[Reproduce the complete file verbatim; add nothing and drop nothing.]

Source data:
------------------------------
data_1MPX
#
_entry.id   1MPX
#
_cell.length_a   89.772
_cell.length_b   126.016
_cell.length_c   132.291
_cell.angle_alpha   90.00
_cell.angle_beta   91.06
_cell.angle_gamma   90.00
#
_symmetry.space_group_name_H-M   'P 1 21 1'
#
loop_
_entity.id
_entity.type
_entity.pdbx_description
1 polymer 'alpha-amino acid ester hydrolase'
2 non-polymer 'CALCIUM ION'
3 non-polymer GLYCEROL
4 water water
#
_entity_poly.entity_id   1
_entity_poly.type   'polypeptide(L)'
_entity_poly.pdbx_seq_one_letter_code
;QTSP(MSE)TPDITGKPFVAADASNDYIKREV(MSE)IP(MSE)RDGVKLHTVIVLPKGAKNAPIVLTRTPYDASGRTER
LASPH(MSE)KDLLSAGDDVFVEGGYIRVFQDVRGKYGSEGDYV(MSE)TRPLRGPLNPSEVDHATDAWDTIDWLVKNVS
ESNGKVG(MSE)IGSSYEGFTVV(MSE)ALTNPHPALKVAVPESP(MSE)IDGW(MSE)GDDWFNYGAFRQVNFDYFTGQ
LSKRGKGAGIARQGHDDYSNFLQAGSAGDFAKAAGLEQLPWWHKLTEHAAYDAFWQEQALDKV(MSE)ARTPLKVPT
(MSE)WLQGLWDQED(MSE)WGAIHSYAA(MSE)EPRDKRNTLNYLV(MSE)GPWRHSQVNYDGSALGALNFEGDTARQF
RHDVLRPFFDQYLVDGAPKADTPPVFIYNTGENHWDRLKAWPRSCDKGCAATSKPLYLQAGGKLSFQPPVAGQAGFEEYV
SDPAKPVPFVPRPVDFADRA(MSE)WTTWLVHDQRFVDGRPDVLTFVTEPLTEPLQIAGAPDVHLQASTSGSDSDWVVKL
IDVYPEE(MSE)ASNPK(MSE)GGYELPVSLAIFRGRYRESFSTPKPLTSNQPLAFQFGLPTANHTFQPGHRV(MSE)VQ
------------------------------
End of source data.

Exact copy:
data_1MPX
#
_entry.id   1MPX
#
_cell.length_a   89.772
_cell.length_b   126.016
_cell.length_c   132.291
_cell.angle_alpha   90.00
_cell.angle_beta   91.06
_cell.angle_gamma   90.00
#
_symmetry.space_group_name_H-M   'P 1 21 1'
#
loop_
_entity.id
_entity.type
_entity.pdbx_description
1 polymer 'alpha-amino acid ester hydrolase'
2 non-polymer 'CALCIUM ION'
3 non-polymer GLYCEROL
4 water water
#
_entity_poly.entity_id   1
_entity_poly.type   'polypeptide(L)'
_entity_poly.pdbx_seq_one_letter_code
;QTSP(MSE)TPDITGKPFVAADASNDYIKREV(MSE)IP(MSE)RDGVKLHTVIVLPKGAKNAPIVLTRTPYDASGRTER
LASPH(MSE)KDLLSAGDDVFVEGGYIRVFQDVRGKYGSEGDYV(MSE)TRPLRGPLNPSEVDHATDAWDTIDWLVKNVS
ESNGKVG(MSE)IGSSYEGFTVV(MSE)ALTNPHPALKVAVPESP(MSE)IDGW(MSE)GDDWFNYGAFRQVNFDYFTGQ
LSKRGKGAGIARQGHDDYSNFLQAGSAGDFAKAAGLEQLPWWHKLTEHAAYDAFWQEQALDKV(MSE)ARTPLKVPT
(MSE)WLQGLWDQED(MSE)WGAIHSYAA(MSE)EPRDKRNTLNYLV(MSE)GPWRHSQVNYDGSALGALNFEGDTARQF
RHDVLRPFFDQYLVDGAPKADTPPVFIYNTGENHWDRLKAWPRSCDKGCAATSKPLYLQAGGKLSFQPPVAGQAGFEEYV
SDPAKPVPFVPRPVDFADRA(MSE)WTTWLVHDQRFVDGRPDVLTFVTEPLTEPLQIAGAPDVHLQASTSGSDSDWVVKL
IDVYPEE(MSE)ASNPK(MSE)GGYELPVSLAIFRGRYRESFSTPKPLTSNQPLAFQFGLPTANHTFQPGHRV(MSE)VQ